Of all the potential uses for additive manufacturing, making parts for the railroad industry is surely at the bottom of the list.
Railcars and the locomotives that move them are heavy, blocky constructions weighing tens or even hundreds of tons. There’s no need for lightweighting, and topology optimization is almost laughable for a device that relies on brute strength to do its job. Furthermore, rapid prototyping can’t possibly be a factor for a vehicle whose basic design hasn’t changed in centuries. Right?
Jennifer Coyne will tell you: Wrong on all counts. She should know. In 2008, Coyne earned a bachelor’s degree in mechanical engineering at Grove City College in Pennsylvania while serving an internship at GE Transportation. After her hiring, she pursued a master’s degree in the same field from the Georgia Institute of Technology, all the while climbing the GE ladder to become a design engineer, senior systems engineer, then a global AM team lead for GE Transportation, which was soon acquired by Wabtec Corp.
During this time, Coyne held roles in locomotive traction, propulsion systems, on-shore wind and diesel engine emissions designs and energy storage reliability. She’s a graduate of GE’s Edison Engineering Development Program and oversaw the successful launch of more than 50 production AM parts and four 3D printing labs in the U.S. and India. She’s also led PLM (product lifecycle management) and MES (manufacturing execution system) software implementations, the second of these aimed specifically at AM.
Finally, Coyne is listed on eight U.S. patents, all related to making rail transportation safer and more efficient. Because of her extensive experience and contributions to the industry as a whole, she was named one of Railway Age’s Top Women in Rail for 2020, received the 2017 Women in Technology Award from GE Transportation, and took home the GE Transportation Innovation Engineering Award in 2013.
Today, Coyne’s the associate director of programs at The Barnes Global Advisors, a Pittsburgh-based consulting firm whose stated mission is “to help industrialize additive manufacturing.” It’s there that she oversees project development and execution, much of which revolves around bringing traditional manufacturers into the AM space.
“We help companies learn about AM equipment and processes, qualify parts for end use and understand which ones are suitable candidates for the different additive technologies,” she said. “In some cases, it can be a vast undertaking.”
Vast or not, it’s abundantly necessary. Like others in her position, Coyne is well aware that the AM industry as a whole suffers from a lack of material data and established manufacturing criteria, leaving question marks about what these technologies produce or are capable of producing. In addition, the technology is quite complex, with numerous variables and process parameters that can affect the product outcome—something she refers to as “turning the knobs.” It’s for this reason among others that, when not busy helping clients industrialize their AM processes, Coyne also serves as an SME Additive Manufacturing Community Advisor.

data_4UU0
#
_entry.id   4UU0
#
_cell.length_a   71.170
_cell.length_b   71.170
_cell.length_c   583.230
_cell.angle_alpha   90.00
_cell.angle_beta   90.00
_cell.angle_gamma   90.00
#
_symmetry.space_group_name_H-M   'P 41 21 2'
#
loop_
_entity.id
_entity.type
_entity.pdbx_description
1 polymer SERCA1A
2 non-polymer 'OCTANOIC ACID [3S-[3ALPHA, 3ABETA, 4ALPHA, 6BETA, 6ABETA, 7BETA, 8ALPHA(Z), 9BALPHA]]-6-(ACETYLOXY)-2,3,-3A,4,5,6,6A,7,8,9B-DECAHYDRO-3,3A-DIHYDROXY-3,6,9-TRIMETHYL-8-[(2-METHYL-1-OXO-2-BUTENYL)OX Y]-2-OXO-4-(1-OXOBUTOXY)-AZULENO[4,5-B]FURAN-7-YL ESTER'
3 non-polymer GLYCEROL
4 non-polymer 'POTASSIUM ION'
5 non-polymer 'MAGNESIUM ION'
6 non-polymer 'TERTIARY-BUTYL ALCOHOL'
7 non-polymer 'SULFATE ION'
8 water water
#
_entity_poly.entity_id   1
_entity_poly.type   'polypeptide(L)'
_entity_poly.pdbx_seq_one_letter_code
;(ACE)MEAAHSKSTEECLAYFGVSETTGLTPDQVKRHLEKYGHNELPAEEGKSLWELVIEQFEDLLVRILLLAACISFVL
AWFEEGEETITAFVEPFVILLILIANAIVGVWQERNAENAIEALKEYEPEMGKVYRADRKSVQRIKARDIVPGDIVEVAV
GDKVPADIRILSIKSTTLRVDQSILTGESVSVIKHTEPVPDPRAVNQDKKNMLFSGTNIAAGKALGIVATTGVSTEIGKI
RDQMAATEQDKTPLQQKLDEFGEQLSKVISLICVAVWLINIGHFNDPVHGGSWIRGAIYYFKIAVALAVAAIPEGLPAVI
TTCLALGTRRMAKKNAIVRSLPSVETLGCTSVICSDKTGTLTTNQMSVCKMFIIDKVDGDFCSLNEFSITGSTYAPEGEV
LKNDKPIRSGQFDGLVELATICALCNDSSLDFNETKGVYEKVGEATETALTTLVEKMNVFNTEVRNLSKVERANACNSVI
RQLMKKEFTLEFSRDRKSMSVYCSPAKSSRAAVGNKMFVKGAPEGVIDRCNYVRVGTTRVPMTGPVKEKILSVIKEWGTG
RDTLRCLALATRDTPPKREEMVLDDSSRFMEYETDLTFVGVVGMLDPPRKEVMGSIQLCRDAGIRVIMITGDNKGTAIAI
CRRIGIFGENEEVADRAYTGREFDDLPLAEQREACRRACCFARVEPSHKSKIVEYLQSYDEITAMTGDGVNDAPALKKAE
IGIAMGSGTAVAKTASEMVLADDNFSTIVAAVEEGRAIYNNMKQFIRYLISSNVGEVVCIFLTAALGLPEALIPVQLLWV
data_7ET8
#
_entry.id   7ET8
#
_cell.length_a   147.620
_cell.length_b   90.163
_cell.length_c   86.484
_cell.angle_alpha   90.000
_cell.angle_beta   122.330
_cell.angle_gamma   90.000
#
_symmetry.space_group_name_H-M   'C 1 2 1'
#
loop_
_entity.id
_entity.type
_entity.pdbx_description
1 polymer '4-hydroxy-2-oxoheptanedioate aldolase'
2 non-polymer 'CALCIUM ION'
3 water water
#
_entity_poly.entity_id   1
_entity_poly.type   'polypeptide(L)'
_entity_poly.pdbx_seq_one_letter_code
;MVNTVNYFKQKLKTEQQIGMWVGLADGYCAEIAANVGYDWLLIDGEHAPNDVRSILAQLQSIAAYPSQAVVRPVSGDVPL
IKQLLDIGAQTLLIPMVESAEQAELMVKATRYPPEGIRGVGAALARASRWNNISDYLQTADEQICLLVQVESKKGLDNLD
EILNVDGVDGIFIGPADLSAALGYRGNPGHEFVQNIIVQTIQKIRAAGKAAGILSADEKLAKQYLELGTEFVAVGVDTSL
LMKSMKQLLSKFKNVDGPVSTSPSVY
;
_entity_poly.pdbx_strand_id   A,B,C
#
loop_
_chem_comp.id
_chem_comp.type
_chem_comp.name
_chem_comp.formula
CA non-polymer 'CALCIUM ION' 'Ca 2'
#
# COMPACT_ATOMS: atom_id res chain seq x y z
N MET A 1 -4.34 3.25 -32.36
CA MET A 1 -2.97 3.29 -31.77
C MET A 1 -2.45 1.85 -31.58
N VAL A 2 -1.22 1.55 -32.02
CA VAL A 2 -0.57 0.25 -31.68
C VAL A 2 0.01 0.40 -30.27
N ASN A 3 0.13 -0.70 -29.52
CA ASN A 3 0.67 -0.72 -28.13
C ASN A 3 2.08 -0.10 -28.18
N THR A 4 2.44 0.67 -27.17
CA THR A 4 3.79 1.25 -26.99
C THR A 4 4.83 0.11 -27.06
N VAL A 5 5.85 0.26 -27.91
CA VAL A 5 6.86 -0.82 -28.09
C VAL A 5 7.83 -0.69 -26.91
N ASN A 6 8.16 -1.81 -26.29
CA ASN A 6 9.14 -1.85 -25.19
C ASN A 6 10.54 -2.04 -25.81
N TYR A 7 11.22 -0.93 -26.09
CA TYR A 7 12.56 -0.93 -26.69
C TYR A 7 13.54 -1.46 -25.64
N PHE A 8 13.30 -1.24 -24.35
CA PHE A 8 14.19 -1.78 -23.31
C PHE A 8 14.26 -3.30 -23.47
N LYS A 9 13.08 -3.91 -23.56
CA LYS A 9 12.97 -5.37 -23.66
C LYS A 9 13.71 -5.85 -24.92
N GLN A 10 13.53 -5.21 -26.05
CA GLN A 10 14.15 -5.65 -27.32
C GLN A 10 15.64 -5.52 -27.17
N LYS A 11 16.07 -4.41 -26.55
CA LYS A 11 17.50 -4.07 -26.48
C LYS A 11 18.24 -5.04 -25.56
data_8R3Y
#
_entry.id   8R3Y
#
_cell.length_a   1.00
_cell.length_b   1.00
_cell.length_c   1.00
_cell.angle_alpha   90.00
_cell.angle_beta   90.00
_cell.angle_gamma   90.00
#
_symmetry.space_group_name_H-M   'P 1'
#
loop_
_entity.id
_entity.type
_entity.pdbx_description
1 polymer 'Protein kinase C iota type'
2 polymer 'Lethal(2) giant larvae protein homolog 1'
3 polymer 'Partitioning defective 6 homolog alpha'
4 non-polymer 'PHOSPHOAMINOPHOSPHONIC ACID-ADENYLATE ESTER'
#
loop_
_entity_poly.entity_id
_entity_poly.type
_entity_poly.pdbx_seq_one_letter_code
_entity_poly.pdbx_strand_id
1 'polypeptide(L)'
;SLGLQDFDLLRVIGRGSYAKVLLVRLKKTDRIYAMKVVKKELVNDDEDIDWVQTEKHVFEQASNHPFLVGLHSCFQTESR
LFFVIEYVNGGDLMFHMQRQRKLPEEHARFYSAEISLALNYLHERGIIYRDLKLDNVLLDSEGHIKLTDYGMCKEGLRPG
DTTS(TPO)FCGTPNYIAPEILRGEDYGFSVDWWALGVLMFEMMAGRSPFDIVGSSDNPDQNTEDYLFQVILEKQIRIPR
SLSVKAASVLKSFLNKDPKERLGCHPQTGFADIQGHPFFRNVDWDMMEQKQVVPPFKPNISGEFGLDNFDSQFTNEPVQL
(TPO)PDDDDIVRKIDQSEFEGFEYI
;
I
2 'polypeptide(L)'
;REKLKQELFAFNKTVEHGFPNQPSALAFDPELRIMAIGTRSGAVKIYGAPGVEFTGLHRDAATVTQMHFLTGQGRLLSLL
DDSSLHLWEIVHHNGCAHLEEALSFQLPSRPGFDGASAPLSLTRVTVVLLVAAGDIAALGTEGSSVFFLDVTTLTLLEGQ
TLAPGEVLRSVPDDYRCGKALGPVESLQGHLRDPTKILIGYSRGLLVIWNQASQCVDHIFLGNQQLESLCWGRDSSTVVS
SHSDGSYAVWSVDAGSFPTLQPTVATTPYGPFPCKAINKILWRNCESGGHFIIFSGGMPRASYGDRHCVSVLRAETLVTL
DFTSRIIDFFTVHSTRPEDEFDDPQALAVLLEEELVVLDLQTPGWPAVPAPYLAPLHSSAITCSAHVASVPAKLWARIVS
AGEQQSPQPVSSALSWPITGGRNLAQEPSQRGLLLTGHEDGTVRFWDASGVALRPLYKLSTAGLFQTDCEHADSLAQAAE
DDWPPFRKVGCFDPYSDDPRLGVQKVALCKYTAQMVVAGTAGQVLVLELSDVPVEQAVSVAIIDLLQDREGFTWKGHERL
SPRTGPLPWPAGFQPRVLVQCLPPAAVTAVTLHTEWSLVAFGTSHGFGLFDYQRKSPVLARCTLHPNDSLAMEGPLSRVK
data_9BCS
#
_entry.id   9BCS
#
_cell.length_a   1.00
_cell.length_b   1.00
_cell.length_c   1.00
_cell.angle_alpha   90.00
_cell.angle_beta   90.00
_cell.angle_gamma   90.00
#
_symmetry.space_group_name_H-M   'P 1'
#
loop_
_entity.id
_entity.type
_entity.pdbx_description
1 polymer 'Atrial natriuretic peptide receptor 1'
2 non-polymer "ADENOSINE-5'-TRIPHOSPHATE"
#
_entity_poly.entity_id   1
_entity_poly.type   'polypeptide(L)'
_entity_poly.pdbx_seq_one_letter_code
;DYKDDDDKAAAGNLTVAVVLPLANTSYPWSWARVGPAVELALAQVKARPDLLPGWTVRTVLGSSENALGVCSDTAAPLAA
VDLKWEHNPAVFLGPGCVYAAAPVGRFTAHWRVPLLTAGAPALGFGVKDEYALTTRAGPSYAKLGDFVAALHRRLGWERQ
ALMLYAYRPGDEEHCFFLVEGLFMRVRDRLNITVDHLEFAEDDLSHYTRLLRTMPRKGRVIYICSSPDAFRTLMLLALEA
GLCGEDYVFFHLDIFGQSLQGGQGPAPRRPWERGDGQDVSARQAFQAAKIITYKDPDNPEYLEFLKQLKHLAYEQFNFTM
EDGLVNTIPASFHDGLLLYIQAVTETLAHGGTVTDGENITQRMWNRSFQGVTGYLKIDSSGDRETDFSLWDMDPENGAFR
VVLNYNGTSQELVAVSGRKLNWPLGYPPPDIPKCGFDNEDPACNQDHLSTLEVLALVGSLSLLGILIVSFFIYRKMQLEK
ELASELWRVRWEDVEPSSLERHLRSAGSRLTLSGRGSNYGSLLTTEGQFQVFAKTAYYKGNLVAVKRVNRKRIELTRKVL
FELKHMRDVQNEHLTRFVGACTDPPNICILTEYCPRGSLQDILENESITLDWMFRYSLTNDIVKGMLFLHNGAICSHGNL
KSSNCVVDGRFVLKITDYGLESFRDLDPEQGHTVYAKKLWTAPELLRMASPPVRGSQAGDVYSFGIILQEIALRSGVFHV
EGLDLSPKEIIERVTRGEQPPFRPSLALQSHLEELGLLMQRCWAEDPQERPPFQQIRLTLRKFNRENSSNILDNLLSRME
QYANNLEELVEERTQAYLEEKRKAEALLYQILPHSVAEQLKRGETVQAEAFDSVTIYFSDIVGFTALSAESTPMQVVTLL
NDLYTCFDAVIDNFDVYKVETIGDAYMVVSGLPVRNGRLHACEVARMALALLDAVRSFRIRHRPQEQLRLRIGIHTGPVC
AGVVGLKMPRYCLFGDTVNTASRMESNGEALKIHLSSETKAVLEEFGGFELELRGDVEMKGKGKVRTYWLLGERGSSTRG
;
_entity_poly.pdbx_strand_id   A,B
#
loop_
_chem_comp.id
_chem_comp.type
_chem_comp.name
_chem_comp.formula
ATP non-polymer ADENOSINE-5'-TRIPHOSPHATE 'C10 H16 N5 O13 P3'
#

“Manufacturers have the ability to adjust process variables on a layer-by-layer or feature-by-feature basis,” Coyne said. “This is a very powerful tool, but it can also make part qualification challenging. This more than anything remains one of the biggest hurdles to widespread AM adoption.”
Coyne has ample experience to tackle such issues, much of which comes from her time at GE Transportation. There, she and her team developed a tool that evaluated the different parts on a locomotive, ranking them by size, material, quantity and other criteria, giving her and her team a more effective means to separate the AM wheat from the chaff.
Still, it wasn’t easy, she said. “Oftentimes, the parts we looked at were designed and optimized for centuries-old manufacturing technology. It is rarely going to be cheaper or more efficient to make such parts using AM, so any selection tool is going to be very subjective, and will only show you whether a part can be 3D printed, not whether it should be 3D printed. At the end of the day, the best way to determine this is to understand the requirements. Let that drive the design, and then design for the process that you’re trying to use.”
Coyne and her team were responsible for the entire locomotive system. Many of its parts are large and bulky, and although the technology has improved, the AM needed for these parts wasn’t as developed back then.
This forced them to zero in on the smaller, high-value components, most of which are in the engine’s cooling system and power generation areas. “Anywhere we could improve performance or reliability on a critical component, that was our focus,” she said. “I’m happy to say we had quite a few successes.”